Government’s efforts to improve school attendance are paying dividends. In fact, the government has recorded a decline in hinterland school dropouts, says the Head of State, David Granger.
The president made this revelation during his feature address at the commissioning of a $186M dormitory for tertiary hinterland students in Liliendaal, East Coast Demerara yesterday.
He told attendees that an average of 10 primary school students per week dropped out from hinterland schools in 2014. This has since declined to an average of three persons in 2017.
Further, an average of 17 secondary school students dropped out weekly from hinterland schools in 2014 but this has declined to an average of five per week in 2017.
“Access to education is improving. We still have a far way to go but we are on the right path to doing so,” The president stated.
Thus far, in excess of $170B was spent on education alone within the last four years by the Granger-led administration. Despite the evidently dismal performance at this year’s National Grade Six Assessment (NGSA), Granger said that the government’s effort in trying to keep children in schools is one that should be lauded.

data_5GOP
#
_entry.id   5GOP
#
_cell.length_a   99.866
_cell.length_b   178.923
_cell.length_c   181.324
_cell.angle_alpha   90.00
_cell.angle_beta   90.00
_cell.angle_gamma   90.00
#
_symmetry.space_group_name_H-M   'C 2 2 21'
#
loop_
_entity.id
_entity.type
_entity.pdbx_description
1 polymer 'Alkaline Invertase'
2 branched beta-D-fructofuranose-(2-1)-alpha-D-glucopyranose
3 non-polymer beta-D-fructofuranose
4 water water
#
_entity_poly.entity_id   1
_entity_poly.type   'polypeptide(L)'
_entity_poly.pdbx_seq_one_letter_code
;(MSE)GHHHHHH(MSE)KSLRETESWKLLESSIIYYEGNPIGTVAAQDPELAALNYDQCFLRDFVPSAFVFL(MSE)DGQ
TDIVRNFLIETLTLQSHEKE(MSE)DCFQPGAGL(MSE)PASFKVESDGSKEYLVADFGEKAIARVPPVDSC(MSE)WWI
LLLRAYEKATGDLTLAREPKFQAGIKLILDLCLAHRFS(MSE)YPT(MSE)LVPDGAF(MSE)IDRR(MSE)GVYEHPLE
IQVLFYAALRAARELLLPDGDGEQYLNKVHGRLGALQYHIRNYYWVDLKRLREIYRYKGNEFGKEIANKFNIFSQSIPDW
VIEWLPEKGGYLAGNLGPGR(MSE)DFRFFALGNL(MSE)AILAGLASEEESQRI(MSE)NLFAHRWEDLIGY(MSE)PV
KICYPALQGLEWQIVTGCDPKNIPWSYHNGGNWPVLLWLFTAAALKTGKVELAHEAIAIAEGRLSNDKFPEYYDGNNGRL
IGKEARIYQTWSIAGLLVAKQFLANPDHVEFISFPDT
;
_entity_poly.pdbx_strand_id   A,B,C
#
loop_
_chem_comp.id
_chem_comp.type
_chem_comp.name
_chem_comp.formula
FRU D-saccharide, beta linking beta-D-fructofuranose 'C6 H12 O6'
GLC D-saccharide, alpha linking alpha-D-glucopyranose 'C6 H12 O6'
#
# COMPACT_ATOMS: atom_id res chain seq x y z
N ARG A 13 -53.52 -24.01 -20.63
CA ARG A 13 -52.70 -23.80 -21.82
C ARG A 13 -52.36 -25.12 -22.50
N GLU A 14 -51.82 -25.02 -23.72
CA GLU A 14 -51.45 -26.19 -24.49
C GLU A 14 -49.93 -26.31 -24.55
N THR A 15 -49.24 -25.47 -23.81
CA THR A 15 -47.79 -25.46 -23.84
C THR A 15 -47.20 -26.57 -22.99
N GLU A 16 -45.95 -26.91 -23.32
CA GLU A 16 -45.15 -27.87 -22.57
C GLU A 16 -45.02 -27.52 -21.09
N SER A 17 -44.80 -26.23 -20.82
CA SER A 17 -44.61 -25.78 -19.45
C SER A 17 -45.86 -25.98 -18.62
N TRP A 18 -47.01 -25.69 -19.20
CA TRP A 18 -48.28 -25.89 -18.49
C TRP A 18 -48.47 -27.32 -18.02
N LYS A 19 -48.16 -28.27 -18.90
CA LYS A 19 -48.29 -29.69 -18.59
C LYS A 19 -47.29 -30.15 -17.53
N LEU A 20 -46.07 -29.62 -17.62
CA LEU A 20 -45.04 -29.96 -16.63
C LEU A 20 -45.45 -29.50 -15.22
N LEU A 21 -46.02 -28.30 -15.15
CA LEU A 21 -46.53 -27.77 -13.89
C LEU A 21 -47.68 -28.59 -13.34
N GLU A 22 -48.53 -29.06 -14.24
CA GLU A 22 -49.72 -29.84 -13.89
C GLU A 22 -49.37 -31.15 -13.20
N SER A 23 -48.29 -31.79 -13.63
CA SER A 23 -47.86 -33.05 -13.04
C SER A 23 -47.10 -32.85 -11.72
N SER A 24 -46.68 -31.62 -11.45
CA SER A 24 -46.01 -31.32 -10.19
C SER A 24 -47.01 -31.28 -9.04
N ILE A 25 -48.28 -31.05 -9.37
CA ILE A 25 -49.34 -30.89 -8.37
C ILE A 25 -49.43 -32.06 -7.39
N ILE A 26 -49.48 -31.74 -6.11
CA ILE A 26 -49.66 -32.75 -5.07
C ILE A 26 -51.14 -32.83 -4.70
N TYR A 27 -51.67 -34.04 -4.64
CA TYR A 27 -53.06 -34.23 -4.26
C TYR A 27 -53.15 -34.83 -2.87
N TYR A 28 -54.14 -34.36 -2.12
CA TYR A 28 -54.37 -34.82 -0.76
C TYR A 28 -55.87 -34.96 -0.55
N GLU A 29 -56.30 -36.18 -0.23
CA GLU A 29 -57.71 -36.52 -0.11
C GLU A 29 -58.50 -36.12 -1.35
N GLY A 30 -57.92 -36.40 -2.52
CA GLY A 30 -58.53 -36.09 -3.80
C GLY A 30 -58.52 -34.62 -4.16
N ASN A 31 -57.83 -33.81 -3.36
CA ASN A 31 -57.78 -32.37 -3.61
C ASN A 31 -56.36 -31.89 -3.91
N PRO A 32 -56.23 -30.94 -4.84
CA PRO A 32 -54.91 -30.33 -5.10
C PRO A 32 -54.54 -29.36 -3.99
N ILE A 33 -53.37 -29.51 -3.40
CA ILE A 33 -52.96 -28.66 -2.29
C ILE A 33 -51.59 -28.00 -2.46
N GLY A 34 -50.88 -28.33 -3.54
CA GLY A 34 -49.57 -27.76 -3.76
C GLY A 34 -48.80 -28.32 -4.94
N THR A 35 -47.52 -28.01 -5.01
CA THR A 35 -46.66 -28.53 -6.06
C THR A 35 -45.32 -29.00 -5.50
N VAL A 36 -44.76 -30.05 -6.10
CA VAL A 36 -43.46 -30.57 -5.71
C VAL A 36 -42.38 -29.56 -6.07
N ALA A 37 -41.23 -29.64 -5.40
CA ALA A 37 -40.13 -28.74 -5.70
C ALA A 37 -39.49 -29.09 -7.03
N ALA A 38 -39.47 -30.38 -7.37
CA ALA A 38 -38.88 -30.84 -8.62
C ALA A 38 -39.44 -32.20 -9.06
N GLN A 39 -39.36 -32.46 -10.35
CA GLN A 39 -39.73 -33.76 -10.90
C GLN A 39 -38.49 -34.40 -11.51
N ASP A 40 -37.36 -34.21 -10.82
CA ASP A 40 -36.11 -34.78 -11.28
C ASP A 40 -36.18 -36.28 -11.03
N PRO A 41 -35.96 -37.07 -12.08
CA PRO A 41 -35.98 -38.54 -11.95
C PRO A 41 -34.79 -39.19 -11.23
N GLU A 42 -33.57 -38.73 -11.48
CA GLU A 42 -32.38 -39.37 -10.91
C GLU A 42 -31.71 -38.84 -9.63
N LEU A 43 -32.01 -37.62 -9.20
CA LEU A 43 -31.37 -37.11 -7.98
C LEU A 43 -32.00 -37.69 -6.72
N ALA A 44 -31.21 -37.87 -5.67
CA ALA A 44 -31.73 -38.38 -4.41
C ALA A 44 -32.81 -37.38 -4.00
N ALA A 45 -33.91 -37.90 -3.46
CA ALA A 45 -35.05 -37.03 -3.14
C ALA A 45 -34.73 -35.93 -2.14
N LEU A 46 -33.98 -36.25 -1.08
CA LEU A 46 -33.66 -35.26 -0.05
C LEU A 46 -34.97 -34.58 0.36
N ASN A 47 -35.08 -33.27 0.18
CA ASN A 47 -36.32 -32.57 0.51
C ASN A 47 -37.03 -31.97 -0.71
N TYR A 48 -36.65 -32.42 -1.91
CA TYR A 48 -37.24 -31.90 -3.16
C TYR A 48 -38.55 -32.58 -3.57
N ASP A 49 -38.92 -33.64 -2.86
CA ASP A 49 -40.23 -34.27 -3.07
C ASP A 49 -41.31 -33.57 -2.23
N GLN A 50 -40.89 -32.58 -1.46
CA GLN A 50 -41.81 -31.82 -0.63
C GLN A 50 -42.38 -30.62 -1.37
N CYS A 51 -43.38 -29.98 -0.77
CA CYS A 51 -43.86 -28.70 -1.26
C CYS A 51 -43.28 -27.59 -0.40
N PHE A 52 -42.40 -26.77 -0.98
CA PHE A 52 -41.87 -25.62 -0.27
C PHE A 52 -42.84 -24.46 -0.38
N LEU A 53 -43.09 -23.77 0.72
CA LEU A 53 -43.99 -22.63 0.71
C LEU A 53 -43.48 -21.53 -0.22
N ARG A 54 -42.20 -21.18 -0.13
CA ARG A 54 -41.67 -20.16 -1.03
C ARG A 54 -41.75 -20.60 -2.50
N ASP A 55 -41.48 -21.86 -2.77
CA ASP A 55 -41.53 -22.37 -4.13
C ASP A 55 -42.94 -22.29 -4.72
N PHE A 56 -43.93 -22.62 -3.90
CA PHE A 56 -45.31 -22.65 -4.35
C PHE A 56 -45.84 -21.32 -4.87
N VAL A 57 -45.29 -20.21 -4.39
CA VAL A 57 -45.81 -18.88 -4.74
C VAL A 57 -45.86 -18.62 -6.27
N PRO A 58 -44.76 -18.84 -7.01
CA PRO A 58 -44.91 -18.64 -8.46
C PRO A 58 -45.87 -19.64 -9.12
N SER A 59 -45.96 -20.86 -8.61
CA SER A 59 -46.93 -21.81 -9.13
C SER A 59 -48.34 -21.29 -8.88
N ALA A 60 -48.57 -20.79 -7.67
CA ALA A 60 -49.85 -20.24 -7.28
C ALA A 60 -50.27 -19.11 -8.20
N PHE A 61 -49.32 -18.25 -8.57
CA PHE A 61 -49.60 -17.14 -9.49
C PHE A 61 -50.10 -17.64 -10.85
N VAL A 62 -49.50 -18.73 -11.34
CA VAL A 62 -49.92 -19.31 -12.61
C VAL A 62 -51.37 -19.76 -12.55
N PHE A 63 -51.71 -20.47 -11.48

Yesterday, he spoke about educational performance being vital to ensuring the success of the nation’s educational system. The government’s objective in terms of attainment is to ensure that, by 2030, every schoolchild passes the NGSA and that every secondary school student matriculates, he said.
The Head of State also noted that the performance of hinterland students is being enhanced by the provision of school meals.
“Classroom performance is vital to ensuring that students can translate their potential into performance. It is established that children who reach to school tired or hungry experience difficulties in being attentive. This affects their performance. All 26,600 students in 214 in nursery and primary schools and annexes now benefit from some form of school feeding,” he said.